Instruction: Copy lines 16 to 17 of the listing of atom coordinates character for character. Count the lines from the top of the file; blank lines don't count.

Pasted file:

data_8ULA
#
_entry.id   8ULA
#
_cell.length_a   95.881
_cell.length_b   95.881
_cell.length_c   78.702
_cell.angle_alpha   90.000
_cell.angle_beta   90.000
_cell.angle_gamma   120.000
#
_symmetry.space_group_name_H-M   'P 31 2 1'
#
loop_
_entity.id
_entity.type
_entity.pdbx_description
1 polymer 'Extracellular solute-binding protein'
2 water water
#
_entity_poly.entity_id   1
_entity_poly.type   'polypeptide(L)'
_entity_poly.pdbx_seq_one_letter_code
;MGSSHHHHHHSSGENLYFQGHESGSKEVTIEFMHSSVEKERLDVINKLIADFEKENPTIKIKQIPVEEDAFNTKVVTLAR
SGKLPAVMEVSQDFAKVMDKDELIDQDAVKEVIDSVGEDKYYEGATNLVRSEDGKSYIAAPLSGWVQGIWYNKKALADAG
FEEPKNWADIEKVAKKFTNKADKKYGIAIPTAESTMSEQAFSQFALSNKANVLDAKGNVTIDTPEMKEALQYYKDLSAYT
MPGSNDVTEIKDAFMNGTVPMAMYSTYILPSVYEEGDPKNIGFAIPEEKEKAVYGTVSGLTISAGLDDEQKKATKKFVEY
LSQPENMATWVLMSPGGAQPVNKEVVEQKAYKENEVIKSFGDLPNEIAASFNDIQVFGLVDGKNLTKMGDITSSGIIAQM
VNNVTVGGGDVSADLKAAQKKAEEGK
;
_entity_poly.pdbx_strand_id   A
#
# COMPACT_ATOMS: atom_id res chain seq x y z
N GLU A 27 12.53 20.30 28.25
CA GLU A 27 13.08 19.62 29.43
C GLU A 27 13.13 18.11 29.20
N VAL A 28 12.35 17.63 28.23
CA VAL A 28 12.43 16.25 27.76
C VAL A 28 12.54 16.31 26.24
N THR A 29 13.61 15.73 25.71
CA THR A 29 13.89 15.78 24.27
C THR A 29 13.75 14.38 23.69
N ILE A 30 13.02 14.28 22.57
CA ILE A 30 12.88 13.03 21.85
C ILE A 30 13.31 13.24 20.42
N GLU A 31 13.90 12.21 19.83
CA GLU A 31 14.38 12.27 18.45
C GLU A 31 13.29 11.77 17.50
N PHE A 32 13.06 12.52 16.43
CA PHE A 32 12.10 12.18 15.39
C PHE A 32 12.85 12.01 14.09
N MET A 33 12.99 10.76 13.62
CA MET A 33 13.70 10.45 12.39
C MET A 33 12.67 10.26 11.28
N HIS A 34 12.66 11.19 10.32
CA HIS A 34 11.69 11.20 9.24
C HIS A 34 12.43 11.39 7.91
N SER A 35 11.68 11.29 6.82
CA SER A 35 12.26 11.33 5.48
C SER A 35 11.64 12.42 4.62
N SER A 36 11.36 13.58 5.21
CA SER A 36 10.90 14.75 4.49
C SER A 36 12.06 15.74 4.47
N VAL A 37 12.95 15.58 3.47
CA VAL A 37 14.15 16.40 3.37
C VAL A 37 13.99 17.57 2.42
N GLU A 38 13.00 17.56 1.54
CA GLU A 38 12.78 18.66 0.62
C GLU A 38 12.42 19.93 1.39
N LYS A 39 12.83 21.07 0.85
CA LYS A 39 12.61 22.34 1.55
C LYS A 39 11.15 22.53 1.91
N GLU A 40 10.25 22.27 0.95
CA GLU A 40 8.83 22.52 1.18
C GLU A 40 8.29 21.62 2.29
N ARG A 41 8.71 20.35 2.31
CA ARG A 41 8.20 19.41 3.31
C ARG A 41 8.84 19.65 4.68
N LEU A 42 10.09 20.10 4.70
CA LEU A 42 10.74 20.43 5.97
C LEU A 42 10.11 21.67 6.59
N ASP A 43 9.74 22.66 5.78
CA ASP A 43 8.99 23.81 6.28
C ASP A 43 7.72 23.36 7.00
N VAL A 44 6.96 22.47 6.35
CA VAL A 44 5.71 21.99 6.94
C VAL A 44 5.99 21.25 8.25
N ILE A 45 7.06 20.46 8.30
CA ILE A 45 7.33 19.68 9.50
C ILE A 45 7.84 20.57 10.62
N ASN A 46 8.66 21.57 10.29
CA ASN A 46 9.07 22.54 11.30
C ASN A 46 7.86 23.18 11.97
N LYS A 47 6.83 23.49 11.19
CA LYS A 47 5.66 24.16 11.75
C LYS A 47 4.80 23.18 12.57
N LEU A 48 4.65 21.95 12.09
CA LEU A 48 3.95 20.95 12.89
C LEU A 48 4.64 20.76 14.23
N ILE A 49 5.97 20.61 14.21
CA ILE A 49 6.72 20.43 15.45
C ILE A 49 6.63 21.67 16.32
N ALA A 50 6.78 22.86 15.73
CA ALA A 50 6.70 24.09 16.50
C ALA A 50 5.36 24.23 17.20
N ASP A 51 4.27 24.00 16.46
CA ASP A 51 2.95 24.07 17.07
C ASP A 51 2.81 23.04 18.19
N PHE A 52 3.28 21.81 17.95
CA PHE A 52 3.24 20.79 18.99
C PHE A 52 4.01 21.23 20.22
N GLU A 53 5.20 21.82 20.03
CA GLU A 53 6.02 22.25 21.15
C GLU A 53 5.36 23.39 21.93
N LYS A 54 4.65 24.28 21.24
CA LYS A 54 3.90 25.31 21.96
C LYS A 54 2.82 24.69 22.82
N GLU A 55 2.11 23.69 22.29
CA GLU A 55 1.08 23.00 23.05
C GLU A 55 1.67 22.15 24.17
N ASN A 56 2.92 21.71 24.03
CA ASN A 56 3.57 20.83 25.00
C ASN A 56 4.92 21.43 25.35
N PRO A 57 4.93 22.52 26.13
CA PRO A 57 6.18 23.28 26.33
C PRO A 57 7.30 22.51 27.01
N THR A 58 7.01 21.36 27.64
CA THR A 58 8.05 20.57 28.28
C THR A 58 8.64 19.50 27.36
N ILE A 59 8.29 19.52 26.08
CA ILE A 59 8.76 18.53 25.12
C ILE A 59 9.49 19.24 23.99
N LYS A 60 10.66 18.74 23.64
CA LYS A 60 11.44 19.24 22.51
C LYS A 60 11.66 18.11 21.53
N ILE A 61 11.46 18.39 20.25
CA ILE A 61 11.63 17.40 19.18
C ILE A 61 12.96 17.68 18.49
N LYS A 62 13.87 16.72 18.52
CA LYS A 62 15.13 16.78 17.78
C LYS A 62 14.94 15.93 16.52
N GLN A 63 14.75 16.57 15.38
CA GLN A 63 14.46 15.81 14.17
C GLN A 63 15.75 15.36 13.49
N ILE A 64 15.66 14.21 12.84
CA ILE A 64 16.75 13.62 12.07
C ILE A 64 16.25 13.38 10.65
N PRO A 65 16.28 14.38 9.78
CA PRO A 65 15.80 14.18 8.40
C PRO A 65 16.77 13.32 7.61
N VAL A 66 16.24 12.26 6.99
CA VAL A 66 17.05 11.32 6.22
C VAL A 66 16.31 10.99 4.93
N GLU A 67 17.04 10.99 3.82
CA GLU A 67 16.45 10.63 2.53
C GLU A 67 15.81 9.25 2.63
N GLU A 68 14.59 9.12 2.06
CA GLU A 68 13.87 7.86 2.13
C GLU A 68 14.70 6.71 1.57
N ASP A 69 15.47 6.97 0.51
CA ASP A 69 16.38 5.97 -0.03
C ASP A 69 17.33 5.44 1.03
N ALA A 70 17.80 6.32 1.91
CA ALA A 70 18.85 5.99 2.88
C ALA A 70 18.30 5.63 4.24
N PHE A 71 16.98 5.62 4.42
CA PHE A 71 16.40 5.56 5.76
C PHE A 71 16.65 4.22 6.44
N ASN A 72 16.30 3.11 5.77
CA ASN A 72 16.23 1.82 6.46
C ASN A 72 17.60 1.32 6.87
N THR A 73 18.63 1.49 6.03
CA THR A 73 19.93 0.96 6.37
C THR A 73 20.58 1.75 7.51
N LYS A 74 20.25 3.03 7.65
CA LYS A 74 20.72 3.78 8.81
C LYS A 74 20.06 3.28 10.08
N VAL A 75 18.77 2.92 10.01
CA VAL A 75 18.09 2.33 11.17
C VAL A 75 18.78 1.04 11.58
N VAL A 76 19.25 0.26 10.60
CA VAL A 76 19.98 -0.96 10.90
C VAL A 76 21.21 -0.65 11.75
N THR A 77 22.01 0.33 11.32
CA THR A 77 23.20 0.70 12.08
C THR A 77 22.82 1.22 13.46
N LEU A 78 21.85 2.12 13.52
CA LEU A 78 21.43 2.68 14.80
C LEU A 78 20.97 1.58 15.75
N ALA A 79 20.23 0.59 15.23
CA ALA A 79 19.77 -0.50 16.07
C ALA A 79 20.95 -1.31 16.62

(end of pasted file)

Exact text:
_entity.type
_entity.pdbx_description